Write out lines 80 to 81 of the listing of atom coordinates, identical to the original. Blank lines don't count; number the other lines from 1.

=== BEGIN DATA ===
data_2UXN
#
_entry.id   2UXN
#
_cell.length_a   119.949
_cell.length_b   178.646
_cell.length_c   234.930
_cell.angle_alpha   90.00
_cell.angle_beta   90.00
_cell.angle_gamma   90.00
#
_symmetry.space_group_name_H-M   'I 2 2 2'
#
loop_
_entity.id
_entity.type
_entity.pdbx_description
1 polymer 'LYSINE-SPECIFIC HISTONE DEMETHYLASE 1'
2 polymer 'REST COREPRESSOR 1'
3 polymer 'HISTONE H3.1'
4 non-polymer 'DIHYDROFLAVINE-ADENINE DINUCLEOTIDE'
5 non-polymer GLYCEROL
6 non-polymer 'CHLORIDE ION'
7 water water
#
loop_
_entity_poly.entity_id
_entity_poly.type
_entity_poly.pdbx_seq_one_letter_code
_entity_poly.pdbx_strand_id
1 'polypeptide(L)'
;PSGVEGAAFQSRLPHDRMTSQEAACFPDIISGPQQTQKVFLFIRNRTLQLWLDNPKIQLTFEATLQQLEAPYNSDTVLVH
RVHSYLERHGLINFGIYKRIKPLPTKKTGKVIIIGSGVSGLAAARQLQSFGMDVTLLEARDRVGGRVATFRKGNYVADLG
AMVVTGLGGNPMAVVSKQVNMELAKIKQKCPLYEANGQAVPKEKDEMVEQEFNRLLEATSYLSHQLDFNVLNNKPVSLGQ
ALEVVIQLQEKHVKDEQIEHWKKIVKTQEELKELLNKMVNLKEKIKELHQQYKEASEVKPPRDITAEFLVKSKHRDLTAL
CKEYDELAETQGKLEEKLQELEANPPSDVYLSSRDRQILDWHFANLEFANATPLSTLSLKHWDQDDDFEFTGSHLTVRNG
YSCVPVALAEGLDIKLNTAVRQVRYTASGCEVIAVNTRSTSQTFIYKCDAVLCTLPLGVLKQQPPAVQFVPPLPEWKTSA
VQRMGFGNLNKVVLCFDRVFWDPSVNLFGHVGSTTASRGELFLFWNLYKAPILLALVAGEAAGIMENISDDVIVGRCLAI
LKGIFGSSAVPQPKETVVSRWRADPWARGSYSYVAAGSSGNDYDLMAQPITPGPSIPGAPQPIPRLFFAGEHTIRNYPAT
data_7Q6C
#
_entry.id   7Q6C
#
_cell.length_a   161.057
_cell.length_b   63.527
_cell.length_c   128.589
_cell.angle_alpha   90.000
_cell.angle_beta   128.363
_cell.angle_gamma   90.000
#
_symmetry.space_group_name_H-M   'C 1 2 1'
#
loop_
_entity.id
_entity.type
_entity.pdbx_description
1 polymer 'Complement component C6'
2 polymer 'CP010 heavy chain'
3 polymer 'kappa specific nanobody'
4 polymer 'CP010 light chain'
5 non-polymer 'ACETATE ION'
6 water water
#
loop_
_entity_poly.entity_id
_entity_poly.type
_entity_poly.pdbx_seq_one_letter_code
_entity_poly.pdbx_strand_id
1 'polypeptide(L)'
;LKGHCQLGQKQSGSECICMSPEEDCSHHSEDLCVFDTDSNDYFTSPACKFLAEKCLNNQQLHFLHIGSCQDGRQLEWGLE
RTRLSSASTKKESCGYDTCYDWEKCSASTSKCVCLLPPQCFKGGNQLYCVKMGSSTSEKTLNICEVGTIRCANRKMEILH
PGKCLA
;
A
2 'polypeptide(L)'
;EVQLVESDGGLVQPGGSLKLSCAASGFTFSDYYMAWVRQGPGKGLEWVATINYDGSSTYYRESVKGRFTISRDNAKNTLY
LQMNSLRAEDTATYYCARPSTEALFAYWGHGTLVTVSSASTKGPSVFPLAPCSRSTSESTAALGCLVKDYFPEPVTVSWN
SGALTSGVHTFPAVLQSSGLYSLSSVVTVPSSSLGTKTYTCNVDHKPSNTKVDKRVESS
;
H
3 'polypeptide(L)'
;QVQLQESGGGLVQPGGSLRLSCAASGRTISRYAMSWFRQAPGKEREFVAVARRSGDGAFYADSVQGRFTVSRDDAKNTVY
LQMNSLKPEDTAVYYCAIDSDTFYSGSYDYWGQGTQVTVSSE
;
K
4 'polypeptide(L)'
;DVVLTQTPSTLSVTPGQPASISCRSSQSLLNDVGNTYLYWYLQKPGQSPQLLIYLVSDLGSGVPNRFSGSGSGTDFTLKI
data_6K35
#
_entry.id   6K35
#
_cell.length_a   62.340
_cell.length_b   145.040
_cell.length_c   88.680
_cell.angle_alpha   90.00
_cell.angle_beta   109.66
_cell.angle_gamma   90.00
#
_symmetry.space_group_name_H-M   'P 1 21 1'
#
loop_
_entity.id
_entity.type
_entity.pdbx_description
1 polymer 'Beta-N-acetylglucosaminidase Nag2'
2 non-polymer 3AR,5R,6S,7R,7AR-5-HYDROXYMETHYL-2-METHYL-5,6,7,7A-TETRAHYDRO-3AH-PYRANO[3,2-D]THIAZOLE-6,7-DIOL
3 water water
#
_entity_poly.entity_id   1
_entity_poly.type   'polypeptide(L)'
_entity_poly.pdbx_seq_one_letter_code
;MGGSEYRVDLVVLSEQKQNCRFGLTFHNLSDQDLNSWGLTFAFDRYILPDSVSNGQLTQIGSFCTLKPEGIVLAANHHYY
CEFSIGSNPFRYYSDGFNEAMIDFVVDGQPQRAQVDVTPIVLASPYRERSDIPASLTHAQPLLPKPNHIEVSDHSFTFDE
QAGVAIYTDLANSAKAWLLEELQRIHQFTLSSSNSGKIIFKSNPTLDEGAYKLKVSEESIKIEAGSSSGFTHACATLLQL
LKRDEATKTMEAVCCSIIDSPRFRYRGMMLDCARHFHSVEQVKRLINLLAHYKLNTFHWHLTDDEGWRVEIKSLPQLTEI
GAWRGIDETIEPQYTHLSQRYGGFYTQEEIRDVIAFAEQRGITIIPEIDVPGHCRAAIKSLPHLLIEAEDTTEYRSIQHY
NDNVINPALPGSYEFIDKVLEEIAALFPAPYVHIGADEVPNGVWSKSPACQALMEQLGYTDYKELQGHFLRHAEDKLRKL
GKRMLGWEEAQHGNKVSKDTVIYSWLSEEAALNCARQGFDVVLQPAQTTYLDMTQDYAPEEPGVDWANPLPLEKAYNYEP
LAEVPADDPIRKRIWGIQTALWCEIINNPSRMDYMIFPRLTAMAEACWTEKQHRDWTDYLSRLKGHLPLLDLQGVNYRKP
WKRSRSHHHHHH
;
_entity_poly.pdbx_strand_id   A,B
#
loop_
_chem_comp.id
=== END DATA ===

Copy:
H
3 'polypeptide(L)'